How to Fix it: When unclogging an impeller, you need to use extra caution, so you don’t damage the parts around the impeller or cut yourself on the sharp blades.  If you notice seaweed or other plant matter hanging from the intake, you need to carefully remove the plants to free up the pathway for water to enter the impeller. The key word to this step is carefully.  Trust me, I know it will be tempting to rip the obstruction out as soon as you see it, but don’t do that! 

If the object is lodged within the impeller such as a rope or larger stick you cannot remove by hand, you may need to remove the intake grate of the impeller to remove the object.  When doing this, you need to be aware of the seal around the screws for the cover.  If you don’t properly seal these areas, water will leak into the impeller system which could cause further damage and less performance. When you remove the cover, you can also use this as an opportunity to check the condition of the seal.  If you notice any damage or wear it would be a good time to replace the seal. 

As with anything, you want to make sure you are being gentle when pulling any obstruction from the impeller. If you use unnecessary force, you will likely break a part of the equipment and the repair could be quite costly.

2. Running the Jet Ski Out of Water

You may be looking at this heading and thinking, who would run a jet ski out of water?  Well, as strange as it seems, it happens quite frequently.  Perhaps someone jumps on the jet ski as it is sitting on the trailer and they start it without even thinking.  Maybe you are pulling up to the dock and are in low water.  These are things that could impact the jet ski.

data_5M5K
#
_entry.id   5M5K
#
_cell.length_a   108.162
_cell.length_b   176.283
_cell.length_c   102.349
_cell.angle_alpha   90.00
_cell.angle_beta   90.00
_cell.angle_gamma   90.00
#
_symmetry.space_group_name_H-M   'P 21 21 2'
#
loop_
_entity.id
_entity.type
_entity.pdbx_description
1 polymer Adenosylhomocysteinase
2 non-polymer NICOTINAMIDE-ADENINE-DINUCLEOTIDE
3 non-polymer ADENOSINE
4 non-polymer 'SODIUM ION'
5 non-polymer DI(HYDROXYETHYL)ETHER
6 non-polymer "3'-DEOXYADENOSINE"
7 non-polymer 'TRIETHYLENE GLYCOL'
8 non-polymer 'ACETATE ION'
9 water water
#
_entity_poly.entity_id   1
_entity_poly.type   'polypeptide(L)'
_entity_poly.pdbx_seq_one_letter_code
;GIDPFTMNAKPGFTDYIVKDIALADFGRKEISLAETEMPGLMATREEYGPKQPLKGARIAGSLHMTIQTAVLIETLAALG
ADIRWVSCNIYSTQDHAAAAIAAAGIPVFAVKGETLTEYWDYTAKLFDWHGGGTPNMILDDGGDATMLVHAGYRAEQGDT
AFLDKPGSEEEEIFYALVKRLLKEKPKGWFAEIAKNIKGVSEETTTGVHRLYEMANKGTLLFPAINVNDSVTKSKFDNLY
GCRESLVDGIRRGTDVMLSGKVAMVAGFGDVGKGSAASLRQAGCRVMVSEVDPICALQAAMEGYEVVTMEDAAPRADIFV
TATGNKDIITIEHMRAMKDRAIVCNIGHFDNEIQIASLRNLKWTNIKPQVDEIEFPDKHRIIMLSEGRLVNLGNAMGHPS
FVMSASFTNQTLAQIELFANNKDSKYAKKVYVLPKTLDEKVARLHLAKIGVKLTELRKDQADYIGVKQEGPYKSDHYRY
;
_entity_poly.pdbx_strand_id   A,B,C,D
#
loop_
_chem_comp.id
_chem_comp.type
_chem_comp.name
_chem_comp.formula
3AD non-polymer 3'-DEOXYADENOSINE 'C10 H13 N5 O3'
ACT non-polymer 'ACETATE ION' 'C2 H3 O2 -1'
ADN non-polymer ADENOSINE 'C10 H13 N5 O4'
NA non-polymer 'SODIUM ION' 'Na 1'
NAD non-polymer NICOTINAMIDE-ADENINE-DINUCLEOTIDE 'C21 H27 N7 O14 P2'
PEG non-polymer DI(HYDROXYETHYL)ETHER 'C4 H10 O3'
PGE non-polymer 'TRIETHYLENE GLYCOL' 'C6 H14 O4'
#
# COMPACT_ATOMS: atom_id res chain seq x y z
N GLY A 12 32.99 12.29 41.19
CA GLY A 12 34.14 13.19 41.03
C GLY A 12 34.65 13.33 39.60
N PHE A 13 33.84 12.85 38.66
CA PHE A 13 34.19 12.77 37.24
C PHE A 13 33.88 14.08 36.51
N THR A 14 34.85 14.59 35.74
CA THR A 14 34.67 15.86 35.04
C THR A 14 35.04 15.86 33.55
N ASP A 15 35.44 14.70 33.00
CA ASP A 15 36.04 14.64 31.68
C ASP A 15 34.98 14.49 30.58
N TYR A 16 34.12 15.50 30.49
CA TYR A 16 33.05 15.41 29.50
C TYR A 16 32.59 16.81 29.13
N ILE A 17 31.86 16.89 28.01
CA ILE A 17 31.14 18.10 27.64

As you know, a jet ski needs to be in water to run properly.  If you run the jet ski out of the water frequently you will eventually cause damage to the engine.  At times, you may need to run the jet ski out of the water, however it is only recommended that  you do this for a maximum of 15 seconds and you must have a water supply hooked to the jet ski. So, if you need to run the jet ski out of water, get your garden hose ready to push a constant flow of water through.  If the engine stalls and alarms go off, you have run it out of the water too long. 

How to Fix It: The engine of a jet ski is equipped with the safety feature of shutting off when the jet ski is not running in the water.  Therefore, the remedy for this problem is to place the jet ski into an adequate amount of water.